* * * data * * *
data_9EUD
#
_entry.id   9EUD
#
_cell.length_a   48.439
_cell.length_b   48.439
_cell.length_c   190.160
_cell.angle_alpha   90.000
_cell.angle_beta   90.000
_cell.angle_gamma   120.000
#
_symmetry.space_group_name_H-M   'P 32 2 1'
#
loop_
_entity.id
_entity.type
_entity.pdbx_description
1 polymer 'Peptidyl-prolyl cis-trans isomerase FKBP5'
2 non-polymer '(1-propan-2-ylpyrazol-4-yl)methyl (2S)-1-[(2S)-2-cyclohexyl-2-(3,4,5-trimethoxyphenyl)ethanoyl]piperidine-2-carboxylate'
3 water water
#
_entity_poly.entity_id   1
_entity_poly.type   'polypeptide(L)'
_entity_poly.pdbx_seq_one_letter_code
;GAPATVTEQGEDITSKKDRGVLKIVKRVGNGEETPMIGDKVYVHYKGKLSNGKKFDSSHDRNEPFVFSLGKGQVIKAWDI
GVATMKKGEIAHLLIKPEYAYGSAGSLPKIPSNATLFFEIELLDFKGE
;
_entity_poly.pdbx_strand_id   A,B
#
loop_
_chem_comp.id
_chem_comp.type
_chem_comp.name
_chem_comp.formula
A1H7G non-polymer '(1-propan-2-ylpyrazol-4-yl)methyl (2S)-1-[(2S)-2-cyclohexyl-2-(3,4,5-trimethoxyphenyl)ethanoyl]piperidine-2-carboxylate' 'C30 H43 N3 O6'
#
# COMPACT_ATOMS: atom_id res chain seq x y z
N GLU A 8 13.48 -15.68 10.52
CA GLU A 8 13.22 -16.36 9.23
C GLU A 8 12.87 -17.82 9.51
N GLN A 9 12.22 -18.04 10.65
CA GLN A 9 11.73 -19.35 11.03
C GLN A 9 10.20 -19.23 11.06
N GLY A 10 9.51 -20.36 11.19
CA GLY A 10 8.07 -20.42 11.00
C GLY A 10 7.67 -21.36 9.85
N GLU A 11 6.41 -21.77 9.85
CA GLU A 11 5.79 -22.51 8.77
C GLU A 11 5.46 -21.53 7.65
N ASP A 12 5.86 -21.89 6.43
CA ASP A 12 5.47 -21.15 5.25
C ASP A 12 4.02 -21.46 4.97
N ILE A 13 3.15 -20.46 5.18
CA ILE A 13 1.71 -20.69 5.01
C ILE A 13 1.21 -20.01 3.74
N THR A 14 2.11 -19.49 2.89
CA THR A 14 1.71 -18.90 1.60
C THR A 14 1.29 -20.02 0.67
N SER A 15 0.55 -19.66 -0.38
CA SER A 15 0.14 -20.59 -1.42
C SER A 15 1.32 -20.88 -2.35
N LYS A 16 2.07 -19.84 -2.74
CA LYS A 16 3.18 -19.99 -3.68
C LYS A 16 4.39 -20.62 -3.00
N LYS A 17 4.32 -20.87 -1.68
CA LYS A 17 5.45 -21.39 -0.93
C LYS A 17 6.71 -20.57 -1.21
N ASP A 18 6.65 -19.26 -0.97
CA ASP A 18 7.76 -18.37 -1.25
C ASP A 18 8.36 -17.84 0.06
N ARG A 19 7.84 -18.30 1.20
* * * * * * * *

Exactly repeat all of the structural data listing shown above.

data_9EUD
#
_entry.id   9EUD
#
_cell.length_a   48.439
_cell.length_b   48.439
_cell.length_c   190.160
_cell.angle_alpha   90.000
_cell.angle_beta   90.000
_cell.angle_gamma   120.000
#
_symmetry.space_group_name_H-M   'P 32 2 1'
#
loop_
_entity.id
_entity.type
_entity.pdbx_description
1 polymer 'Peptidyl-prolyl cis-trans isomerase FKBP5'
2 non-polymer '(1-propan-2-ylpyrazol-4-yl)methyl (2S)-1-[(2S)-2-cyclohexyl-2-(3,4,5-trimethoxyphenyl)ethanoyl]piperidine-2-carboxylate'
3 water water
#
_entity_poly.entity_id   1
_entity_poly.type   'polypeptide(L)'
_entity_poly.pdbx_seq_one_letter_code
;GAPATVTEQGEDITSKKDRGVLKIVKRVGNGEETPMIGDKVYVHYKGKLSNGKKFDSSHDRNEPFVFSLGKGQVIKAWDI
GVATMKKGEIAHLLIKPEYAYGSAGSLPKIPSNATLFFEIELLDFKGE
;
_entity_poly.pdbx_strand_id   A,B
#
loop_
_chem_comp.id
_chem_comp.type
_chem_comp.name
_chem_comp.formula
A1H7G non-polymer '(1-propan-2-ylpyrazol-4-yl)methyl (2S)-1-[(2S)-2-cyclohexyl-2-(3,4,5-trimethoxyphenyl)ethanoyl]piperidine-2-carboxylate' 'C30 H43 N3 O6'
#
# COMPACT_ATOMS: atom_id res chain seq x y z
N GLU A 8 13.48 -15.68 10.52
CA GLU A 8 13.22 -16.36 9.23
C GLU A 8 12.87 -17.82 9.51
N GLN A 9 12.22 -18.04 10.65
CA GLN A 9 11.73 -19.35 11.03
C GLN A 9 10.20 -19.23 11.06
N GLY A 10 9.51 -20.36 11.19
CA GLY A 10 8.07 -20.42 11.00
C GLY A 10 7.67 -21.36 9.85
N GLU A 11 6.41 -21.77 9.85
CA GLU A 11 5.79 -22.51 8.77
C GLU A 11 5.46 -21.53 7.65
N ASP A 12 5.86 -21.89 6.43
CA ASP A 12 5.47 -21.15 5.25
C ASP A 12 4.02 -21.46 4.97
N ILE A 13 3.15 -20.46 5.18
CA ILE A 13 1.71 -20.69 5.01
C ILE A 13 1.21 -20.01 3.74
N THR A 14 2.11 -19.49 2.89
CA THR A 14 1.71 -18.90 1.60
C THR A 14 1.29 -20.02 0.67
N SER A 15 0.55 -19.66 -0.38
CA SER A 15 0.14 -20.59 -1.42
C SER A 15 1.32 -20.88 -2.35
N LYS A 16 2.07 -19.84 -2.74
CA LYS A 16 3.18 -19.99 -3.68
C LYS A 16 4.39 -20.62 -3.00
N LYS A 17 4.32 -20.87 -1.68
CA LYS A 17 5.45 -21.39 -0.93
C LYS A 17 6.71 -20.57 -1.21
N ASP A 18 6.65 -19.26 -0.97
CA ASP A 18 7.76 -18.37 -1.25
C ASP A 18 8.36 -17.84 0.06
N ARG A 19 7.84 -18.30 1.20